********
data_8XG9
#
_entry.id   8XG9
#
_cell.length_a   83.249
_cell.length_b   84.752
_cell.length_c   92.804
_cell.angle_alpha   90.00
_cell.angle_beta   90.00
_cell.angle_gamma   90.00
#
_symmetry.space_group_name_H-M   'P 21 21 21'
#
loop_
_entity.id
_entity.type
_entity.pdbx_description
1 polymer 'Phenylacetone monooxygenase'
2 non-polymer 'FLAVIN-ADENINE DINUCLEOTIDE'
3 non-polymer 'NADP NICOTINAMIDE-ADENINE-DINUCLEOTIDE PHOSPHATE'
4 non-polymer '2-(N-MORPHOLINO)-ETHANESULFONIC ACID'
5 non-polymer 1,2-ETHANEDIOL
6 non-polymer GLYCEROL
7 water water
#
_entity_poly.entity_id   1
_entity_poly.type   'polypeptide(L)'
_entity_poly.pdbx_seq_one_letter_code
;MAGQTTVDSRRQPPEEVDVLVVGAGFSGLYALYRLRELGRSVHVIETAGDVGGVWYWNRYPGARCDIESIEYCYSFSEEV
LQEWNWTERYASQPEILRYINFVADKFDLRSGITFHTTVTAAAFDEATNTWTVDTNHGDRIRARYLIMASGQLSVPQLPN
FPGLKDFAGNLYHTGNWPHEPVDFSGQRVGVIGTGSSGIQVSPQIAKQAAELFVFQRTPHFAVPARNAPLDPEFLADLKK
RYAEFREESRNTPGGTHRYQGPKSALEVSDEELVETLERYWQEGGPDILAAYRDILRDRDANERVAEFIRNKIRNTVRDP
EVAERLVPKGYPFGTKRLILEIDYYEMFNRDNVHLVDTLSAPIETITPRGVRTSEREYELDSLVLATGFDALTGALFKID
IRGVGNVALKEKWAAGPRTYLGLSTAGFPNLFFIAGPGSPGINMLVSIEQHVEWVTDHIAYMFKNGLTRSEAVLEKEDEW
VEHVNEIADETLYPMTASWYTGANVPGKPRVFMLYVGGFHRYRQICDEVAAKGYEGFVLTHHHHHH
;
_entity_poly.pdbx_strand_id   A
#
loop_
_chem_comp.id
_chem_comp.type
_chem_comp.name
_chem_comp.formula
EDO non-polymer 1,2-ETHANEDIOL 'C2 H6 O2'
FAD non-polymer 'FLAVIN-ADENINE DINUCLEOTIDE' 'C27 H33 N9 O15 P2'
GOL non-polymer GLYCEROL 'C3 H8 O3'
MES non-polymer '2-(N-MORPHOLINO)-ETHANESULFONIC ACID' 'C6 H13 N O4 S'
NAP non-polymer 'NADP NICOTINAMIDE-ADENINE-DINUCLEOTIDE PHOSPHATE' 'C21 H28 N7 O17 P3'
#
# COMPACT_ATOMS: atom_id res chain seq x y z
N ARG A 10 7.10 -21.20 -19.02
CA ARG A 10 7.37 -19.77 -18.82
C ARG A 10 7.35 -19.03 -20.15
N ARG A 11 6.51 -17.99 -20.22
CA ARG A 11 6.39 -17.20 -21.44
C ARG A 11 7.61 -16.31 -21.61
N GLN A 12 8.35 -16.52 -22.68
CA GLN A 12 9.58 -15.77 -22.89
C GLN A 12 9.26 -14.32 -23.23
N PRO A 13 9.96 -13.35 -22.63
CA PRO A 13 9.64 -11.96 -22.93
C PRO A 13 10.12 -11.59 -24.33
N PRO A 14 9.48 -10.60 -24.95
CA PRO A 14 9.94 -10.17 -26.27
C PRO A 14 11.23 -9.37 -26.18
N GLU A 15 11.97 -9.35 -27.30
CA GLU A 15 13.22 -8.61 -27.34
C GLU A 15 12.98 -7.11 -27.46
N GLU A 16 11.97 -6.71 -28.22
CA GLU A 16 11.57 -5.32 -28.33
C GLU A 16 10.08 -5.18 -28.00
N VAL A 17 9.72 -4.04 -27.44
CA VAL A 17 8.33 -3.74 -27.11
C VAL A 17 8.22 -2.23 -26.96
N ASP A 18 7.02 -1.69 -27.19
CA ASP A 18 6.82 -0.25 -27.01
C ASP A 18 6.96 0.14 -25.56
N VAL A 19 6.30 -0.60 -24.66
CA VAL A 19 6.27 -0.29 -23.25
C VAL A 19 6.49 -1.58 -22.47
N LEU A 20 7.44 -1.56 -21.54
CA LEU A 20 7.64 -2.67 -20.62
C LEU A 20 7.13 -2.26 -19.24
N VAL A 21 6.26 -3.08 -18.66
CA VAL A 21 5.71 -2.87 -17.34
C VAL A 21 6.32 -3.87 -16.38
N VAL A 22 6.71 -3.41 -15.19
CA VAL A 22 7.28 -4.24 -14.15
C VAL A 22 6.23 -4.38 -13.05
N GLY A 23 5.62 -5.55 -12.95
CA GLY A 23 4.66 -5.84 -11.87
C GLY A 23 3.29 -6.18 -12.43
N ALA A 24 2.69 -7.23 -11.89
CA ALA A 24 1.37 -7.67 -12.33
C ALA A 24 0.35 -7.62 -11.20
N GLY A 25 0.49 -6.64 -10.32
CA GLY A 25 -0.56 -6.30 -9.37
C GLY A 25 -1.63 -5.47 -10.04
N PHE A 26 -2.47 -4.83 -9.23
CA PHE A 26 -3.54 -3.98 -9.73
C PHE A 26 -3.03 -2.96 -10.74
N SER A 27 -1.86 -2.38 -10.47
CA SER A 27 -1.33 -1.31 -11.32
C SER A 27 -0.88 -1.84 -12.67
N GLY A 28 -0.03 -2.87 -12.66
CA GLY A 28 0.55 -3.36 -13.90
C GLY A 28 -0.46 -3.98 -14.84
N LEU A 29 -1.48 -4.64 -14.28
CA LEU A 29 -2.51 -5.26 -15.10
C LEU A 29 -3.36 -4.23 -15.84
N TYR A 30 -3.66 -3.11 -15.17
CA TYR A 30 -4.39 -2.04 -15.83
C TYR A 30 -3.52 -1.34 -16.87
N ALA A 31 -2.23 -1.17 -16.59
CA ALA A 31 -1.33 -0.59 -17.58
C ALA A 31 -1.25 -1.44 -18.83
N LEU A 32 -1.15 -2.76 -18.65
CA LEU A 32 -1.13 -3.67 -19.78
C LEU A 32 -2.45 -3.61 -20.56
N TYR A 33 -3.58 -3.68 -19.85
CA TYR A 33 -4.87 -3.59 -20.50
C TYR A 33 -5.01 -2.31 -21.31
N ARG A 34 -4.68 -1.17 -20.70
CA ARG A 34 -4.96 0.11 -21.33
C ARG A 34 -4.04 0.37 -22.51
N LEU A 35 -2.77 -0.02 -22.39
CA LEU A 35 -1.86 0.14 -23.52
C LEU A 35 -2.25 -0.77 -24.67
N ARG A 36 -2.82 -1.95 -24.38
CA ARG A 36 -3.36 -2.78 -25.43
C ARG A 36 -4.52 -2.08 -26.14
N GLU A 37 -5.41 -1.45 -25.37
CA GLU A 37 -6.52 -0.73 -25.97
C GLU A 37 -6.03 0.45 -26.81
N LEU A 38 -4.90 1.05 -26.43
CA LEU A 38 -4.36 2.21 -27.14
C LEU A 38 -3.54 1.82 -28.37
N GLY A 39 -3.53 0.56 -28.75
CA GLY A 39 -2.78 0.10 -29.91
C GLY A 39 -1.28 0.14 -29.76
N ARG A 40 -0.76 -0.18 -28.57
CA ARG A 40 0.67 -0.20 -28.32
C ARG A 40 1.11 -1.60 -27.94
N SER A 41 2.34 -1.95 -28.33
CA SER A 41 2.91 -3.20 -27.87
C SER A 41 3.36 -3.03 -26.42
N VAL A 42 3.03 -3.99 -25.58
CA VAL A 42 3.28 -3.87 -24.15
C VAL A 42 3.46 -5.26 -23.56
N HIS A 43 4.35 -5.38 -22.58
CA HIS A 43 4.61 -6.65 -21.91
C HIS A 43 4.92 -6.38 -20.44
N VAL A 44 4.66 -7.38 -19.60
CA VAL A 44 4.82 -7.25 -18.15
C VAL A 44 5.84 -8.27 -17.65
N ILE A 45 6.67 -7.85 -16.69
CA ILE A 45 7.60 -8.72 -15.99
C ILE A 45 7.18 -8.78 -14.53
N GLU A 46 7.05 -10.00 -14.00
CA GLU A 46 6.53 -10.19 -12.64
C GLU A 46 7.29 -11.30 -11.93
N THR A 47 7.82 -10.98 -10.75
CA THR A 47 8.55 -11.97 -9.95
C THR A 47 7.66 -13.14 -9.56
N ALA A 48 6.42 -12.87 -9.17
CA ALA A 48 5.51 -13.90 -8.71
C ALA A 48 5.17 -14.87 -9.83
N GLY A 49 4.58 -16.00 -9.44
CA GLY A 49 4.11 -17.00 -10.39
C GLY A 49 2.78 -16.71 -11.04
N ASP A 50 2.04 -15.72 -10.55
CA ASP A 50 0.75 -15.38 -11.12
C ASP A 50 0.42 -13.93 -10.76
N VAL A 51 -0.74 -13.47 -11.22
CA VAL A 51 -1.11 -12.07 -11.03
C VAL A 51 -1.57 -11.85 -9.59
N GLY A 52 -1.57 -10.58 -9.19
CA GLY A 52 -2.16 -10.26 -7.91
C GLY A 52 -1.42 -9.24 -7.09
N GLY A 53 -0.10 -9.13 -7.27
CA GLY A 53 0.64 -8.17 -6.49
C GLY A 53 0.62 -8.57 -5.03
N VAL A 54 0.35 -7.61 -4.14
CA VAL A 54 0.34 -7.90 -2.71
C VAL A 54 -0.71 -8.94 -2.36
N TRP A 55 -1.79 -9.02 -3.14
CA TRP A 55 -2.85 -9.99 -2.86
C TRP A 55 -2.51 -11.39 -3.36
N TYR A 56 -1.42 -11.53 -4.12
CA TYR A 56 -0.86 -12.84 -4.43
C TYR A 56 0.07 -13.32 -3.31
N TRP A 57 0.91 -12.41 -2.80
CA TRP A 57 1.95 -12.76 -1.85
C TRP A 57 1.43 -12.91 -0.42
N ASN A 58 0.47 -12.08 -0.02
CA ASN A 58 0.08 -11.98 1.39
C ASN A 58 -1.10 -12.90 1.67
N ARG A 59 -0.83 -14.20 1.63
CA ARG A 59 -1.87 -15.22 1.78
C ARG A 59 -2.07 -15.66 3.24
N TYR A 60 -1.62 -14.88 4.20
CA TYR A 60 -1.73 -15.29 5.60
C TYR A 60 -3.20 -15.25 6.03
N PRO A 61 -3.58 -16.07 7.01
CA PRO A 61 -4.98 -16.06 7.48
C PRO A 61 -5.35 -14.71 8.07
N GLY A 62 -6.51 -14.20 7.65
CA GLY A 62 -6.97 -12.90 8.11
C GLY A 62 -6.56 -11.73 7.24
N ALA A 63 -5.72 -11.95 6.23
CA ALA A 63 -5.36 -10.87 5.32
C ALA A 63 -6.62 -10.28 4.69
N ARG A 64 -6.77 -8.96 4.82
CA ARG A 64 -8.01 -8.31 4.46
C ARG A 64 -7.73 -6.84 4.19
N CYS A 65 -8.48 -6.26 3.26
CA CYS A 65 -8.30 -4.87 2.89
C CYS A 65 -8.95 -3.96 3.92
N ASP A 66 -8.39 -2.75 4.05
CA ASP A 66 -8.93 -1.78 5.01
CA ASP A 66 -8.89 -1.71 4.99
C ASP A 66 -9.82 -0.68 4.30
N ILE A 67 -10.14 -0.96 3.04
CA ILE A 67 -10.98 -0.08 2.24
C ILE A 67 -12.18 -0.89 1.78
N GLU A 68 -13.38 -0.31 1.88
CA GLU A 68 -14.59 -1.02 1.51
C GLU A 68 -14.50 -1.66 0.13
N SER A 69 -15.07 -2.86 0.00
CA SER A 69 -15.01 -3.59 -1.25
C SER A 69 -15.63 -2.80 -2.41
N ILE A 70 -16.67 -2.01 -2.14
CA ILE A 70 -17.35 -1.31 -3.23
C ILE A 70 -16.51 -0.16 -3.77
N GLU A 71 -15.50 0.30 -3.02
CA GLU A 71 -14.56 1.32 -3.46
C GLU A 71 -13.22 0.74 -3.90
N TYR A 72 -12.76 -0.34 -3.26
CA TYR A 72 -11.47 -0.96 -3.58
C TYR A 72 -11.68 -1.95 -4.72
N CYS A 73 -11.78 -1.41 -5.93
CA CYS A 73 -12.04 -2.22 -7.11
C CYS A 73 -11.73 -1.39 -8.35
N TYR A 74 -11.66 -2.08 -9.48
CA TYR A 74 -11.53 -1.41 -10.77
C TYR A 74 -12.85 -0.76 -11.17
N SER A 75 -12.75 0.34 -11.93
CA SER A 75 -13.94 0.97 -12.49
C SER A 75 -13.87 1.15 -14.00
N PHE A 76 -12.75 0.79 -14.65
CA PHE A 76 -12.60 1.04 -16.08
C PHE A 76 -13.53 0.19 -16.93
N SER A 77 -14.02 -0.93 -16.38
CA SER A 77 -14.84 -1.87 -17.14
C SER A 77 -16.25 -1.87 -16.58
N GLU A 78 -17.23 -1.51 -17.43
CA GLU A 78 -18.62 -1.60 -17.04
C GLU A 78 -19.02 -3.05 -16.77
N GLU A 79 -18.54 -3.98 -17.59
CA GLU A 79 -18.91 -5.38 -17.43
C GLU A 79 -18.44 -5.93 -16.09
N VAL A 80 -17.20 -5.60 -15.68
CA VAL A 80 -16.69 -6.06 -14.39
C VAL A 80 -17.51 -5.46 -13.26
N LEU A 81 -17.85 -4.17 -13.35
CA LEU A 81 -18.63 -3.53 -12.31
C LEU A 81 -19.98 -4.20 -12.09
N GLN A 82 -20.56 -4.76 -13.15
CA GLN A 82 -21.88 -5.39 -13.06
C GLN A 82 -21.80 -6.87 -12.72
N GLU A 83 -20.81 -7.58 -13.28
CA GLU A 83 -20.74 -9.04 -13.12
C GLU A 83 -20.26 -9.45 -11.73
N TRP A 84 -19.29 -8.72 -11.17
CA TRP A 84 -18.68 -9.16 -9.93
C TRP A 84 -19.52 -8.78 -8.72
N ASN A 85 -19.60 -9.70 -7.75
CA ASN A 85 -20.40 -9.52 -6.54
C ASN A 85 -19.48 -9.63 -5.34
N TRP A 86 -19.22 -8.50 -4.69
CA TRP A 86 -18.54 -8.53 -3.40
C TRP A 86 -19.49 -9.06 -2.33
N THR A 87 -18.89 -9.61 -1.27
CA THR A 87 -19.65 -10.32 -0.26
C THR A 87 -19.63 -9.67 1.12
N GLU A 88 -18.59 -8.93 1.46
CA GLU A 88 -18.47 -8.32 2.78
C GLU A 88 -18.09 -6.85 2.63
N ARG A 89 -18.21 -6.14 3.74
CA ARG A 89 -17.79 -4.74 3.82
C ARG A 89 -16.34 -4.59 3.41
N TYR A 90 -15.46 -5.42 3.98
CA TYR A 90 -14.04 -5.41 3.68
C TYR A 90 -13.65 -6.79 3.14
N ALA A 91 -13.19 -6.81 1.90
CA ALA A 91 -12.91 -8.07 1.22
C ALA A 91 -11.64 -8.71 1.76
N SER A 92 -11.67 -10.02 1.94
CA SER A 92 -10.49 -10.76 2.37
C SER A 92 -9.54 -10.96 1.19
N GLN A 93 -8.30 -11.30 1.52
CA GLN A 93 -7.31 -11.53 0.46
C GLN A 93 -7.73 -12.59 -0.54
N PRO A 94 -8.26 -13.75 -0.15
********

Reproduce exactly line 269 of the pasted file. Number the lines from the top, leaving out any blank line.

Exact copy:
CA GLN A 82 -21.88 -5.39 -13.06